Let’s All Harass Kelly Ellard

After a THIRD trial, Kelly Ellard was convicted in the death of young Reena Virk on the basis of gossip and conflicting testimony.  The B.C. Court of Appeal has set it right.  For now:

A B.C. Appeal Court has overturned the conviction of Kelly Ellard and ordered a fourth trial for her role in the murder of 14-year-old Reena Virk.

Ms. Ellard was convicted in the beating and drowning of Virk near Victoria in 1997 in a case that stunned the country because most of Ms. Virk’s attackers were teenaged girls.

The B.C. court cited inconsistent testimony and the charge to the jury in its 60-page decision released Friday.

“I would allow this appeal, set aside the conviction and order a new trial,” wrote Justice S. David Frankel, writing on behalf of the court.

A 15-year-old at the time of the killing more than a decade ago, Ms. Ellard has been tried three times in Ms. Virk’s killing.

Her first conviction was overturned on appeal, and her second ended in a hung jury before she was convicted at her third trial.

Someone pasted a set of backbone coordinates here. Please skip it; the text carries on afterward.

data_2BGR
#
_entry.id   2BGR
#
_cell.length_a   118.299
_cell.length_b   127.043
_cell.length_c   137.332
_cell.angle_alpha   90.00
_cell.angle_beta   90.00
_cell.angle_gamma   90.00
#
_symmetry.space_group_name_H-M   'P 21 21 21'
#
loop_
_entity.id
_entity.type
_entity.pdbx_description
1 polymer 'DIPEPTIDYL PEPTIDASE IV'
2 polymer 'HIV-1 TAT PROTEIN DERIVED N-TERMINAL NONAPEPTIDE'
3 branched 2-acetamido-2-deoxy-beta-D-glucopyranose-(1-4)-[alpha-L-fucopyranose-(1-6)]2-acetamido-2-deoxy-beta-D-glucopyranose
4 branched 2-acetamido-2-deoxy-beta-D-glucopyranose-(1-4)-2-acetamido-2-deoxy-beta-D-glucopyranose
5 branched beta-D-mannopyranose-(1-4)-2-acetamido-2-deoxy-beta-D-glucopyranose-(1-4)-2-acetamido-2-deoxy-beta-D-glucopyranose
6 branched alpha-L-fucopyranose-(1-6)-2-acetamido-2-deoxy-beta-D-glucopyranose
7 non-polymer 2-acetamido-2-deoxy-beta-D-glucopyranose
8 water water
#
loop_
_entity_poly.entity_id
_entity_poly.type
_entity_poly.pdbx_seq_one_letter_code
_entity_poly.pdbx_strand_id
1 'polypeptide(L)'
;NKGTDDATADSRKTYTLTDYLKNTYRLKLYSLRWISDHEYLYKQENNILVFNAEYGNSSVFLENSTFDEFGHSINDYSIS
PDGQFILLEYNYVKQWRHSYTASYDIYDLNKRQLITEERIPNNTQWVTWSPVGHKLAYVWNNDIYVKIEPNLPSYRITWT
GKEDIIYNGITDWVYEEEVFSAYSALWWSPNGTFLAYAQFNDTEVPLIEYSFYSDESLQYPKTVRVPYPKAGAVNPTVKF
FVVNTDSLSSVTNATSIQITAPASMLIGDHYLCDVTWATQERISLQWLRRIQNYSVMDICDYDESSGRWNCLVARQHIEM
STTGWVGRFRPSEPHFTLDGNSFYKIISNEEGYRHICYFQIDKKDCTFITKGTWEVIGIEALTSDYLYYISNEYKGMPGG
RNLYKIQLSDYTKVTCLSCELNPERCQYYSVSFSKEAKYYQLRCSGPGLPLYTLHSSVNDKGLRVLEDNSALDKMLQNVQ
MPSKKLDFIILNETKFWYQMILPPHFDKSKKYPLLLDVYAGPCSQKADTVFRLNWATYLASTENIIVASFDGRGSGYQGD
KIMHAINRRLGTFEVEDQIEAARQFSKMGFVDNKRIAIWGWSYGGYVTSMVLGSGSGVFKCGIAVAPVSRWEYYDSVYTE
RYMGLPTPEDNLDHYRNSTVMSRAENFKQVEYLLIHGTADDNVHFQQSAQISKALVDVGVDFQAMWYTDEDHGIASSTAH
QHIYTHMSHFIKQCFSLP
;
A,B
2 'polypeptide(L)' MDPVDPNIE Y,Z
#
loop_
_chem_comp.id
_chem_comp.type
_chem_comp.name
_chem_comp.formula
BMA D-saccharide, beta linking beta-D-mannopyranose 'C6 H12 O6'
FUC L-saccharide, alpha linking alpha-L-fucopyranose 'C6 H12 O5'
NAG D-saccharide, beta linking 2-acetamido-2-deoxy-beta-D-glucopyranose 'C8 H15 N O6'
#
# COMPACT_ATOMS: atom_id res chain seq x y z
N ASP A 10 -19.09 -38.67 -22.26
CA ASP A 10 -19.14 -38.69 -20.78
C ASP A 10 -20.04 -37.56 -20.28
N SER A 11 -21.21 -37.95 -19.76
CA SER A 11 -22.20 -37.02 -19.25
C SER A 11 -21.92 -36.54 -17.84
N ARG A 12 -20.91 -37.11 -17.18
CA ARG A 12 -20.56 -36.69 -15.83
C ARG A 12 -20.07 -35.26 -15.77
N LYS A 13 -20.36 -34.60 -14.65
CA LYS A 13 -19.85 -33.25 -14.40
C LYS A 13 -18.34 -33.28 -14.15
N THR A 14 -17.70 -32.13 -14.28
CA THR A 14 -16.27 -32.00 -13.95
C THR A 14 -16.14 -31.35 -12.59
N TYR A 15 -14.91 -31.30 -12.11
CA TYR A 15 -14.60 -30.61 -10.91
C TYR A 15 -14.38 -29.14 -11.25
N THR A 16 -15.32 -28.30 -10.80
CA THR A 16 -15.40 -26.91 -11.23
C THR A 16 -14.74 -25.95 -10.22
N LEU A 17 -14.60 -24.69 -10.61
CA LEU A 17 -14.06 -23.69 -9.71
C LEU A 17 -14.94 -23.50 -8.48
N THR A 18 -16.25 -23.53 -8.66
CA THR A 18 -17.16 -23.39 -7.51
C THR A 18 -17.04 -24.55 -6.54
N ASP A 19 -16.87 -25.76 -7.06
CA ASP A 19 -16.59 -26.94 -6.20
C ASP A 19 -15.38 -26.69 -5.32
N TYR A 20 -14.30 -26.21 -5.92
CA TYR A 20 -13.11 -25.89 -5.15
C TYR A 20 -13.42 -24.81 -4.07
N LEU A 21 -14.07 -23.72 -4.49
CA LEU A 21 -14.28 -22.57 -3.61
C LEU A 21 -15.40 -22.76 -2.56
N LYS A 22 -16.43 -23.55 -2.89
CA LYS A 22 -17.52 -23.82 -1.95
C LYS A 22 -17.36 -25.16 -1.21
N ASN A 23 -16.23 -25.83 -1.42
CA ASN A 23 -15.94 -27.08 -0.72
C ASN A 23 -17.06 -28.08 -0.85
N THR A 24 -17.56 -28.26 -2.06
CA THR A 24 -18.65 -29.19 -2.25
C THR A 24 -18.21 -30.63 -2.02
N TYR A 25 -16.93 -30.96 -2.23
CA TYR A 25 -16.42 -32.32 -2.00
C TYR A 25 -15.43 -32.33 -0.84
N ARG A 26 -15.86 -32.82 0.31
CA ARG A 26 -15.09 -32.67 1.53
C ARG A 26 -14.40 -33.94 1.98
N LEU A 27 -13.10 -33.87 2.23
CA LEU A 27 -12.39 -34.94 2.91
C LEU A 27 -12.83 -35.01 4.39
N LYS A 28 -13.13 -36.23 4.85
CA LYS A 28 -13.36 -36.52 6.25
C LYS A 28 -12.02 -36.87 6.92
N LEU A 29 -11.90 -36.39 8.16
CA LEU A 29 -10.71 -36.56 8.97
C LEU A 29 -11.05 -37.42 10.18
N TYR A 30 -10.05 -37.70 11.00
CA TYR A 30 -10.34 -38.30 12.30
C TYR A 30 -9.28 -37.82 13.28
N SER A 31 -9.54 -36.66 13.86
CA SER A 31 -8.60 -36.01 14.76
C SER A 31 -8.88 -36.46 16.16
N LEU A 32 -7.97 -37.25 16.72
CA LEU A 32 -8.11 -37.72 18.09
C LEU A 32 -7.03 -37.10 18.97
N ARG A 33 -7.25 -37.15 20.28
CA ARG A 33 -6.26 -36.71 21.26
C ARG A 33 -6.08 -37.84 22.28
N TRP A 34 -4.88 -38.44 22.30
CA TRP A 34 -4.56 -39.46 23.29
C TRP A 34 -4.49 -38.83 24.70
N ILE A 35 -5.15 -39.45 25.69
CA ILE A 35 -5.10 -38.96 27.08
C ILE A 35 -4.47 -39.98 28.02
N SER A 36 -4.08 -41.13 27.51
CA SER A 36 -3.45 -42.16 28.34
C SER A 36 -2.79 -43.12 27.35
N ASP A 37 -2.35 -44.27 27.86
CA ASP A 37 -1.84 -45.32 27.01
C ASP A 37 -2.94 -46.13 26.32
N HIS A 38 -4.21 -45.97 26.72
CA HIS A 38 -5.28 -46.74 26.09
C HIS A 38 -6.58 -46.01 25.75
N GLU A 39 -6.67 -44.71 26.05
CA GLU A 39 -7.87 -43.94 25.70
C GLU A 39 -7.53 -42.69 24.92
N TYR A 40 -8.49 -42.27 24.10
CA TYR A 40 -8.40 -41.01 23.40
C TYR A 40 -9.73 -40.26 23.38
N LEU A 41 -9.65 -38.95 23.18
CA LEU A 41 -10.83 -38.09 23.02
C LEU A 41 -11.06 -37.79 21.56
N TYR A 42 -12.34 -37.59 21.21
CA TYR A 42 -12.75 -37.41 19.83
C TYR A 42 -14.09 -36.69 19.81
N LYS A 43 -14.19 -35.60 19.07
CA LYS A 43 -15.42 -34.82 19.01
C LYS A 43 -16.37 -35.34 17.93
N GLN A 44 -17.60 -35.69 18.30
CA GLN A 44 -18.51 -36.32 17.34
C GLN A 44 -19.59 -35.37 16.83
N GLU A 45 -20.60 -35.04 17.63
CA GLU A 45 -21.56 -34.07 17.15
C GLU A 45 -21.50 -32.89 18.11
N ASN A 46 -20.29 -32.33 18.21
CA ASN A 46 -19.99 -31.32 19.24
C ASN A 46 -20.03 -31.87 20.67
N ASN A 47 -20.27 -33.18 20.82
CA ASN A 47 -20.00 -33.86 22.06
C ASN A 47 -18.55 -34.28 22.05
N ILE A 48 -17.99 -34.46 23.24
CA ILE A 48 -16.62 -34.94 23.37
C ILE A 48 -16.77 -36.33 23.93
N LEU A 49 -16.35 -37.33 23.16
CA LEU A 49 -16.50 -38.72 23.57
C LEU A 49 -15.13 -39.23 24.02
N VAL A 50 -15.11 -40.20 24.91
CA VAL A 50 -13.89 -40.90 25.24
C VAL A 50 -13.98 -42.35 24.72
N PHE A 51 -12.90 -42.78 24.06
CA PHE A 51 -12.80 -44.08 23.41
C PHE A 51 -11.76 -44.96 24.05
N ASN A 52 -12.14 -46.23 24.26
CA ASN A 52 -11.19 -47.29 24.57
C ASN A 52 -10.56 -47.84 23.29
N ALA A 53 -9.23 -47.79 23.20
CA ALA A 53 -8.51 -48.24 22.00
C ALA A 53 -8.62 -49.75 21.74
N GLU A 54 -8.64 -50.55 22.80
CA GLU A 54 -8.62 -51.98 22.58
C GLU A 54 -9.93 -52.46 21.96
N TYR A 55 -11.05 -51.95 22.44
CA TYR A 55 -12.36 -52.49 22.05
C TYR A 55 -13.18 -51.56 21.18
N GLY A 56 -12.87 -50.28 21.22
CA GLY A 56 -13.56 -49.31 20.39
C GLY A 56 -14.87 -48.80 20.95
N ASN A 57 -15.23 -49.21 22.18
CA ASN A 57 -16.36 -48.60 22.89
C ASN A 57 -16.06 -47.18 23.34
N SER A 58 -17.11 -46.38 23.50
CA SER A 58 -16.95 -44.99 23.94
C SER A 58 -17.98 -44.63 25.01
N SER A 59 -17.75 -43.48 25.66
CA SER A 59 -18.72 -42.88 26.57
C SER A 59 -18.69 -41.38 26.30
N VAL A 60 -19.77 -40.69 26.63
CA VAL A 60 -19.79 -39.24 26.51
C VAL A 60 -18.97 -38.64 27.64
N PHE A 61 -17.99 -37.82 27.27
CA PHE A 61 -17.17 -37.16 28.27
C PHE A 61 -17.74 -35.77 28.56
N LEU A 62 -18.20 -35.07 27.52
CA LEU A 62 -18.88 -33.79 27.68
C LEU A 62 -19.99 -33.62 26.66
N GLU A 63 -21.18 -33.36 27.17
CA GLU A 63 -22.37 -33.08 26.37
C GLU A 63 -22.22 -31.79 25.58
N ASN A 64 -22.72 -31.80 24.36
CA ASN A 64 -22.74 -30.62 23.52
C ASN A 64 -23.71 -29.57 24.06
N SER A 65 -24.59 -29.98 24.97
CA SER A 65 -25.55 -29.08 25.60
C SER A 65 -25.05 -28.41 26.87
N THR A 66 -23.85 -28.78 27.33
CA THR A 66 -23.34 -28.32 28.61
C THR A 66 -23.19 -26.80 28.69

Justice Edward Chiasson concurred with the decision to allow the appeal, saying that instructions to the jury over one witness’s testimony were in error.

“In addition, the history of this case suggests in light of the error, the verdict cannot stand safely,” Judge Chiasson wrote.

One of the three judges on the panel dissented.

Stan Lowe, spokesman for the provincial Crown prosecutor’s office, said the Crown is reviewing the ruling and will decide how to proceed in the coming weeks.

Several other teenaged girls were convicted for their part in an earlier attack on Ms. Virk. She was then followed from the scene, beaten again and drowned in the Gorge waterway, near Victoria.

Warren Glowatski, who was also a teenager at the time of the killing, was convicted of second-degree murder for his role in Ms. Virk’s death in the waterway that night. Mr. Glowatski was granted day parole last year.

Ms. Ellard’s lawyer argued at a hearing in May that the jury based its second-degree murder conviction on lies, rumours and inconsistent evidence.

But Crown lawyer John Gordon told the court the jury was aware of the poor credibility of witnesses, rampant teenage gossip and rumours – and convicted anyway.

Obviously, I don’t know what role Kelly Ellard may have played, if any, in the tragic and horrific death of Reena Virk.  The point is, neither does anyone else.  If the Crown can’t get a conviction after three shots, I say quit.  Leave Kelly Ellard alone.  And don’t put Reena Virk’s family through the process again.  This opinion may not be popular with “law and order” folk who just want to see someone go to jail, even if they didn’t commit the crime, but why would I care about that?

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